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Public Statements

Global War on Terror

By:
Date:
Location: Washington, DC


GLOBAL WAR ON TERROR -- (House of Representatives - November 07, 2005)

The SPEAKER pro tempore. Under a previous order of the House, the gentlewoman from Florida (Ms. Ros-Lehtinen) is recognized for 5 minutes.

Ms. ROS-LEHTINEN. Madam Speaker, a number of news sources have recently dedicated space and air time to headlines concerning our progress in the war on terror, such as ``What the New York Times doesn't tell you.''

Indeed, as we all have had occasion to note in some of our Nation's widely read news publications, the editorial rule is often there is no news like bad news. But in these Halls of Congress, no such rule abounds, so truth-telling must begin here.

Since the brutal terrorist attacks of September 11, the United States has responded with policies that offer a pragmatic approach to the challenges that we face in the region today. These have included taking the fight to the terrorists and their supporters, denying them the resources and safe sanctuaries, keeping them on the run so that they cannot target us at home, all while simultaneously assisting the developing Middle East democracies so that they can become a bastion of stable, free market democratic societies and as a means of addressing the root causes of terrorism and Islamic extremism.

As Chair of the House Subcommittee on Central Asia and the Middle East, I am proud of the success that these policies have enjoyed, particularly in the frontline states in the war on terror of Iraq and Afghanistan.

However, if we are to fully grasp where both countries are now, and where both are heading politically, we must understand what these nations have endured under brutal regimes that systemically denied the Iraqi and the Afghan people their freedom and shackled their hopes and aspirations.

Saddam Hussein's terrorist regime wreaked havoc on Iraq society and stunted the country's growth and development.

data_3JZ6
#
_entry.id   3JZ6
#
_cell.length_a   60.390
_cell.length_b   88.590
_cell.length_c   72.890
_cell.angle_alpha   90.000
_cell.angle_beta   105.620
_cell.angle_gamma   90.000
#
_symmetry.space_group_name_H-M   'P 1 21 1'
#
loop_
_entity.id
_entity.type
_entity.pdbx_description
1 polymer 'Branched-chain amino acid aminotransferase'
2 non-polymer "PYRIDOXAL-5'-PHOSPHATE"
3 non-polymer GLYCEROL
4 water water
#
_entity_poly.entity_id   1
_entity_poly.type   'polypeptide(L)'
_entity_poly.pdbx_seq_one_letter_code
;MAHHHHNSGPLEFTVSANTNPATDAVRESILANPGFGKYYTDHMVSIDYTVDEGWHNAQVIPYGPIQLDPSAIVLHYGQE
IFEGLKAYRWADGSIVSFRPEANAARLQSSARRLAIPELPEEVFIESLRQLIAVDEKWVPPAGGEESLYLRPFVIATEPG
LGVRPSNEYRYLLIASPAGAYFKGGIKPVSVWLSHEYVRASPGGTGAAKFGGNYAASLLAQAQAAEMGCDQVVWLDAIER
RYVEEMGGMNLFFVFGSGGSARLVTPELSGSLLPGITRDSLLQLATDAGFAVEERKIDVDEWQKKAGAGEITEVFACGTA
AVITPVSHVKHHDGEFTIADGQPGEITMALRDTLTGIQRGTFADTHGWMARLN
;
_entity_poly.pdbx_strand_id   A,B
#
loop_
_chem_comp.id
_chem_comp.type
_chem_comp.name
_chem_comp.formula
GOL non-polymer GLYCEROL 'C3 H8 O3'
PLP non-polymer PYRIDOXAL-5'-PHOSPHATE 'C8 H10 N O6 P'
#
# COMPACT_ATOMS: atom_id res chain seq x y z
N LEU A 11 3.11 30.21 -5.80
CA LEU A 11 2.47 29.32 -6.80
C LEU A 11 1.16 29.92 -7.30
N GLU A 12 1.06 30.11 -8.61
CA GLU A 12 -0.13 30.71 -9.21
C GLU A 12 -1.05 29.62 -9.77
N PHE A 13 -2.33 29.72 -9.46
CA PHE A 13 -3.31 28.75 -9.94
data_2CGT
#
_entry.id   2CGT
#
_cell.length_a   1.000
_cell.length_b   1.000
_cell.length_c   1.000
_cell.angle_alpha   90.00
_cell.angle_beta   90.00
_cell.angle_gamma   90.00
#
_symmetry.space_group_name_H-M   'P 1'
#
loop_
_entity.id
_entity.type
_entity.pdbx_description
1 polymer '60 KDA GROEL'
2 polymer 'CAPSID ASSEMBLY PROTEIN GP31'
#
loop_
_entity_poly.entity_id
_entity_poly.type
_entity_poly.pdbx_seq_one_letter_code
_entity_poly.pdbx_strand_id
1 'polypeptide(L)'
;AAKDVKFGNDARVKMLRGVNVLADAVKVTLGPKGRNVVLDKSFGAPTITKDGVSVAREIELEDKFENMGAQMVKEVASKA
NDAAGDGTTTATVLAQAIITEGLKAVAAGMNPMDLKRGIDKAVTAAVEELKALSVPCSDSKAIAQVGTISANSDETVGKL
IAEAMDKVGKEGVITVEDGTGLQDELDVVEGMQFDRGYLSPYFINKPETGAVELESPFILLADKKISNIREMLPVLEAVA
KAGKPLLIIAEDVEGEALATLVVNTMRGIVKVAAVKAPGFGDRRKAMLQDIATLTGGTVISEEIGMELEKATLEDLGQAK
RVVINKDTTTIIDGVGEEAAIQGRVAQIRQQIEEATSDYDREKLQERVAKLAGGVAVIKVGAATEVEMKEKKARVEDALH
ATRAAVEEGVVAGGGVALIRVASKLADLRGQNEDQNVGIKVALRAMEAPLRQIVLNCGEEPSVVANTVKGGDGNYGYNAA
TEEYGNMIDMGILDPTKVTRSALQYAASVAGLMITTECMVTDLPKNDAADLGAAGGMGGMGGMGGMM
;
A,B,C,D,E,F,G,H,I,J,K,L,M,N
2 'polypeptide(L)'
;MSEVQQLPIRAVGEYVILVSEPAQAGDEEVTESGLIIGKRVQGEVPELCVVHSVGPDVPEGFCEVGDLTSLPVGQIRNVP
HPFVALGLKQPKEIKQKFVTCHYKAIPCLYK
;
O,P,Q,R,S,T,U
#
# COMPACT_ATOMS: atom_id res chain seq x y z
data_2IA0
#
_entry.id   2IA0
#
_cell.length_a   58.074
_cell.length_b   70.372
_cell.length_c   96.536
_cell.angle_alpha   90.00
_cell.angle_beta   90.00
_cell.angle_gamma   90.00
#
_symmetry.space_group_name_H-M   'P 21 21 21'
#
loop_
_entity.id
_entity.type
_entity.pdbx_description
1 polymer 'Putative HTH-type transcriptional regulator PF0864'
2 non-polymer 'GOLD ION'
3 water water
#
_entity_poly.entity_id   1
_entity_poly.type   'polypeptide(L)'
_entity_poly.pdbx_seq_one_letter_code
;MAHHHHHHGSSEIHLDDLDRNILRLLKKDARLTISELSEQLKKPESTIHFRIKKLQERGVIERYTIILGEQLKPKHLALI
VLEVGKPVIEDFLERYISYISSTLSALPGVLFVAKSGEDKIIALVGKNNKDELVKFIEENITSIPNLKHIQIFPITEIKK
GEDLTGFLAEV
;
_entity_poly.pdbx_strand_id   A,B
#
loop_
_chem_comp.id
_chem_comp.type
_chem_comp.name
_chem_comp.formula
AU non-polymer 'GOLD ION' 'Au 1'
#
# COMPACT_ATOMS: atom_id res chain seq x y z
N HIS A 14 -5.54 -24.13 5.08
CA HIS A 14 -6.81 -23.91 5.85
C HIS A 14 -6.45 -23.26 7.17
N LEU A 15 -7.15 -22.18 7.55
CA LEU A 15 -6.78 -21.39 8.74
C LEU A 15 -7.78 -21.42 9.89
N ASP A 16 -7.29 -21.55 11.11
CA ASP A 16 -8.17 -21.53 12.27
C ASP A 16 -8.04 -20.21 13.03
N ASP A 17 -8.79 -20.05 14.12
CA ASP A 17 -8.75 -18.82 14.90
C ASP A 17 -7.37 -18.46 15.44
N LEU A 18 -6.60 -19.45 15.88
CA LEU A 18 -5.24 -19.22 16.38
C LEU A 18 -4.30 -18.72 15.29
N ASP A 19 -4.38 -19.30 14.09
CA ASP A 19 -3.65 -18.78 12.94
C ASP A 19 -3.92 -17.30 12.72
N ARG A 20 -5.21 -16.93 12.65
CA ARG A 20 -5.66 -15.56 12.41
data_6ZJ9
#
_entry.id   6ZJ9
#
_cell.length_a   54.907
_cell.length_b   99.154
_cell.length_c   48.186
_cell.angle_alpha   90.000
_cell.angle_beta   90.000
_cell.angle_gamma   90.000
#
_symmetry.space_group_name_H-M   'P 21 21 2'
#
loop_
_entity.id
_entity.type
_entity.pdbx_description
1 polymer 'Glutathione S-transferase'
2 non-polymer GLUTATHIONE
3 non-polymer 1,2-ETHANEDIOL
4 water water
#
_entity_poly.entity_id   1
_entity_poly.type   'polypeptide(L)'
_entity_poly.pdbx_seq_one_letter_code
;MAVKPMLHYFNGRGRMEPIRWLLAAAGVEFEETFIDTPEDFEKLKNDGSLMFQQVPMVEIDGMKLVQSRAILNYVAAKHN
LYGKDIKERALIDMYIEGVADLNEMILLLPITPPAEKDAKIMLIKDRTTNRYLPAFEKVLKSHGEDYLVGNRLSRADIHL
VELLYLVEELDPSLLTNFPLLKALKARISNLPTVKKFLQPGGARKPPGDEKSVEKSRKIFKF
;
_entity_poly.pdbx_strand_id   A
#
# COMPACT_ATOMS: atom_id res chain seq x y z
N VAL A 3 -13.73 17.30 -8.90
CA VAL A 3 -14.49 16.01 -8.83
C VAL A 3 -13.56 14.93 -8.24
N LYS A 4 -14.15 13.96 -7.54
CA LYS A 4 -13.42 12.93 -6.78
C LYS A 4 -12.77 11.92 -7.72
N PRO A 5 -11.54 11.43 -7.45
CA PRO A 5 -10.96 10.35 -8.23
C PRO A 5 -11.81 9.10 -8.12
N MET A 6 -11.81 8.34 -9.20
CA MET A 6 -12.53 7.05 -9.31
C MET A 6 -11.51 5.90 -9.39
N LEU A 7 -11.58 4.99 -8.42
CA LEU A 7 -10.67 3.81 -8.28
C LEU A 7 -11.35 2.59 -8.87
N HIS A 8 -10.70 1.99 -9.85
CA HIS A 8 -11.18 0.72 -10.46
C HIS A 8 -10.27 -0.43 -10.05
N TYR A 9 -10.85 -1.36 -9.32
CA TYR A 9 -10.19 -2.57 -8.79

The mass graves are but one sad example of how this brutal ruler destroyed Iraqi lives. He indiscriminately slaughtered Iraqis, regardless of background, with an estimated 300,000 having disappeared from the time that Saddam took power in 1979 until his removal almost 25 years later.

Thus, the progress achieved thus far by the Iraqi people toward establishing a true democratic government, just a few years after the termination of his regime, is nothing short of miraculous.

Within this past year alone, the people of Iraq have not only held free elections and approved a new Iraqi constitution this past October, but they are diligently preparing for nationwide elections on December 15.

Today, the Iraqi people remain engaged in a political process aimed at creating a unified and democratic Iraq, to the envy of the neighboring countries such as Iran and Syria, and to the chagrin of those tyrannical regimes.

In particular, the women of Iraq who, under the Hussein regime were routinely subject to public execution, under the pretext of fighting prostitution and widespread rape and abuse, are now fully participating in the nation's political life.

I was fortunate to have had the opportunity to visit Iraq as part of a historic all-female congressional delegation, during which we met with women from all sectors and educational backgrounds. They now have a voice in charting the path for their country's future and in helping to ensure that this course is toward a vibrant and prosperous Iraqi nation.

Likewise, in Afghanistan, U.S. efforts have also contributed to significant positive changes in the lives of women in Afghanistan where the Taliban's brutality and blatant disregard for the lives and well-being of the Afghan people impacted all the people of that country.

The shroud of misery placed upon the people of Afghanistan when the Taliban captured Kabul in 1996 was removed in 2002 by the United States with the help of our allies and the Afghan people themselves.

As a nation whose recent history has been marked more by war than by peace, more by upheaval than by progress, Afghanistan's transition to democracy has also been nothing short of miraculous.

In a state of effective war for most of the last quarter century, Afghanistan was allowed to fester for most of the 1990s, ultimately hosting al Qaeda and enduring the extremist Taliban regime.

In liberating the Afghan people, we brought an end to the deplorable human rights violations under the Taliban regime, which included the barbaric practices of beatings, tortures, rapes, executions that were carried out by Taliban's Department of Promotion of Virtue and the Prevention of Vice.

Today, the Afghan people are determined to take steps to ensure Afghanistan's survival as a free and democratic nation. We are on the road to victory, and the selfless dedication of our men and women in uniform should always be congratulated.

http://thomas.loc.gov

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